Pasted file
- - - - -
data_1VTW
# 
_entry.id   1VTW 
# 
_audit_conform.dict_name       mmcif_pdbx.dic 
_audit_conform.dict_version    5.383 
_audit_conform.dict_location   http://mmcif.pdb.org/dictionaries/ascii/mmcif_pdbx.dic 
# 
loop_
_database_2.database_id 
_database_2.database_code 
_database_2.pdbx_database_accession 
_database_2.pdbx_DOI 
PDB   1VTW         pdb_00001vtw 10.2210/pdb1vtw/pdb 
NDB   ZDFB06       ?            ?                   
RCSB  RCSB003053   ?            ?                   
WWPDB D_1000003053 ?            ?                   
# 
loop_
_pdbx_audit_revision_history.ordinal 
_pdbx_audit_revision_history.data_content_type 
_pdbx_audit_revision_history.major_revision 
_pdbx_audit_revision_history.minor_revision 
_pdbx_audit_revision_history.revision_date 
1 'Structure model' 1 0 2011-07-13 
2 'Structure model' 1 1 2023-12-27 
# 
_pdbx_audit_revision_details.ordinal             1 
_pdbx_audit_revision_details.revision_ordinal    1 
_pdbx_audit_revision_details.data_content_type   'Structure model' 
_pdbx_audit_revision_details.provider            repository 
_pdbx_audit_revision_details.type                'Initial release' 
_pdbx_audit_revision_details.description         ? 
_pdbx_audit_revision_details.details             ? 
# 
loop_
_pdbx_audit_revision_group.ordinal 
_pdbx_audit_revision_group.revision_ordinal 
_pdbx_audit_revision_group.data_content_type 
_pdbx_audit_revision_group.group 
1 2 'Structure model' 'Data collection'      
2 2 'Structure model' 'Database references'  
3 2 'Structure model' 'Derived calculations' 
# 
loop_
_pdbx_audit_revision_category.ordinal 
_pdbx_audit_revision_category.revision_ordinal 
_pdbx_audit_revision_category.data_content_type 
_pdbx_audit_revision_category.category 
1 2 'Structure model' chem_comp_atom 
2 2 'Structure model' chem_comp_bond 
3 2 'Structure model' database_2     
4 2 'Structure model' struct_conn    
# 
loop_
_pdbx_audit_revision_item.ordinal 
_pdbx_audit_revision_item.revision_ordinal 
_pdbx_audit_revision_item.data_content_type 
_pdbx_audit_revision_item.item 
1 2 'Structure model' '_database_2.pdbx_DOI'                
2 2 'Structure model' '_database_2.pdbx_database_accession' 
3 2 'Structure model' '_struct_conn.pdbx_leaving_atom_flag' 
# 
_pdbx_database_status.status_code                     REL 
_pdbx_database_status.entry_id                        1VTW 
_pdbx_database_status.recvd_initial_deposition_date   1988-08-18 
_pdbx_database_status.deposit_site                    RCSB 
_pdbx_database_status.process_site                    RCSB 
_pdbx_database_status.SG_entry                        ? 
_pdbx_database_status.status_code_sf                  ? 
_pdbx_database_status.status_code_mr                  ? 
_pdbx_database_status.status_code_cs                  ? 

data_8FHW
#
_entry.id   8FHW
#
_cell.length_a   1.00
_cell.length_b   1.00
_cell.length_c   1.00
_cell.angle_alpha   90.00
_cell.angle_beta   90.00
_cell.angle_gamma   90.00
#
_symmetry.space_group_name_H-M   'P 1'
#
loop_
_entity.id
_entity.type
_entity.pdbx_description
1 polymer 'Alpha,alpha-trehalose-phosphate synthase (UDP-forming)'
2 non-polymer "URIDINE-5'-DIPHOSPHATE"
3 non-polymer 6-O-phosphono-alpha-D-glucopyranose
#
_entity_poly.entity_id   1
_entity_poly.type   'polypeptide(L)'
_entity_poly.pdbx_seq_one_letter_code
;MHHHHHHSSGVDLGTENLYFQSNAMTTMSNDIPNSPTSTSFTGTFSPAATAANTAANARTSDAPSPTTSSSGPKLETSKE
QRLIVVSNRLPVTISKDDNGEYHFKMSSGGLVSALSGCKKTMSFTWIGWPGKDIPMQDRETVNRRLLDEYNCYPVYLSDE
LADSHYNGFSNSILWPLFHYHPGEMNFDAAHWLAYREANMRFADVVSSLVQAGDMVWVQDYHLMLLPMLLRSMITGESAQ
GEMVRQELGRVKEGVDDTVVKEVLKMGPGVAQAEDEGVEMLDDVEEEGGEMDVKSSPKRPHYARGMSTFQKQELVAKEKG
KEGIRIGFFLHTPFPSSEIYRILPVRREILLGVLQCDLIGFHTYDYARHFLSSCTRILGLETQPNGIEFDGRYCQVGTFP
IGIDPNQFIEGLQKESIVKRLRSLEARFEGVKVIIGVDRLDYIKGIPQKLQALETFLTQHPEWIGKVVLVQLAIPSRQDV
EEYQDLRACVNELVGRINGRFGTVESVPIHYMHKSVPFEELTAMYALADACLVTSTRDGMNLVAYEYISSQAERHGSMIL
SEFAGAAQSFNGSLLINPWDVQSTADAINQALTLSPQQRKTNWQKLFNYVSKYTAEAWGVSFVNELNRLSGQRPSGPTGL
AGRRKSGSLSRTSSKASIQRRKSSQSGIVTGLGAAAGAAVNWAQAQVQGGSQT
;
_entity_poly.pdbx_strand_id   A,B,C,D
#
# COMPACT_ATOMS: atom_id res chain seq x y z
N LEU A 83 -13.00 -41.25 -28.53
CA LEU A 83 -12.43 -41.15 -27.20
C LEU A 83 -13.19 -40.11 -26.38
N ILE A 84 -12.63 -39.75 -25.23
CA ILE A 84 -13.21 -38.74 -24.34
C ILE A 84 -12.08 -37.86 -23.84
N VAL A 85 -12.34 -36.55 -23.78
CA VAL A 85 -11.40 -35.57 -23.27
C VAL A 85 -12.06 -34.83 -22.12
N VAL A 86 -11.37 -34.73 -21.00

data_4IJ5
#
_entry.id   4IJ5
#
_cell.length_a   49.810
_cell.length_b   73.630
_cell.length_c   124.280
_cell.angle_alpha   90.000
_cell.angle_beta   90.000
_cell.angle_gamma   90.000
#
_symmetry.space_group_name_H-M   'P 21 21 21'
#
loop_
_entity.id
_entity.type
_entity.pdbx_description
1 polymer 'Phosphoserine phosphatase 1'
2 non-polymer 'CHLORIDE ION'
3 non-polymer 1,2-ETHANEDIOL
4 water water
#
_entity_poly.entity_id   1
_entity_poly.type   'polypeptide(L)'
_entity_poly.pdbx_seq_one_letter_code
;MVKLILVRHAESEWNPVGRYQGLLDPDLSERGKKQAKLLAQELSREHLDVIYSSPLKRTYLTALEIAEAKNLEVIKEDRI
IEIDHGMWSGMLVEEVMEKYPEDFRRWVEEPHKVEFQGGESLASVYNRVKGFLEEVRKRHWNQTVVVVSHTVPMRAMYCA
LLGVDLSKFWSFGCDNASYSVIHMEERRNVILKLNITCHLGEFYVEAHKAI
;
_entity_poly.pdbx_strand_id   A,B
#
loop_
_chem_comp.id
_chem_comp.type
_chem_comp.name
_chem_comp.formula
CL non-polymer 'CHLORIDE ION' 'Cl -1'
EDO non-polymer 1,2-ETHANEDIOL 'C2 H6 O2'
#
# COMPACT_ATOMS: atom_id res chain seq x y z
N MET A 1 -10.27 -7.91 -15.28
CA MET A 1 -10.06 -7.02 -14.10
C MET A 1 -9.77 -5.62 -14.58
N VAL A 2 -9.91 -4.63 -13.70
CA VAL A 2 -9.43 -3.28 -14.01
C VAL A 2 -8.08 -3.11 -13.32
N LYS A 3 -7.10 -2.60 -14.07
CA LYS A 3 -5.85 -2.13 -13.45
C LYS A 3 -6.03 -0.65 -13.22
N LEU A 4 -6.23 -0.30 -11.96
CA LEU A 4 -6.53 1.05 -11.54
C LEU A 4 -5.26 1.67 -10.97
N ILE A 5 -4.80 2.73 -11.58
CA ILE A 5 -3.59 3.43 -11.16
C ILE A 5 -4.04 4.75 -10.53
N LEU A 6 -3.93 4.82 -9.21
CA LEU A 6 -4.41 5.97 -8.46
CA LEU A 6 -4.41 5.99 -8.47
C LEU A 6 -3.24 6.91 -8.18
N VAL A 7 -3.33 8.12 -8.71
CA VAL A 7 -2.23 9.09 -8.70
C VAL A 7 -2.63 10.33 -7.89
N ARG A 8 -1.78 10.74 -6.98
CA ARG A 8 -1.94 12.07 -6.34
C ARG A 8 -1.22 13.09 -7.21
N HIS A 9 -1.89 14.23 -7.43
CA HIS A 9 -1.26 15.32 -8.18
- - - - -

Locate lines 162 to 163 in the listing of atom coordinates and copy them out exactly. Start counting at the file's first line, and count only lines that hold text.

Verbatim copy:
C MET A 1 -9.77 -5.62 -14.58
N VAL A 2 -9.91 -4.63 -13.70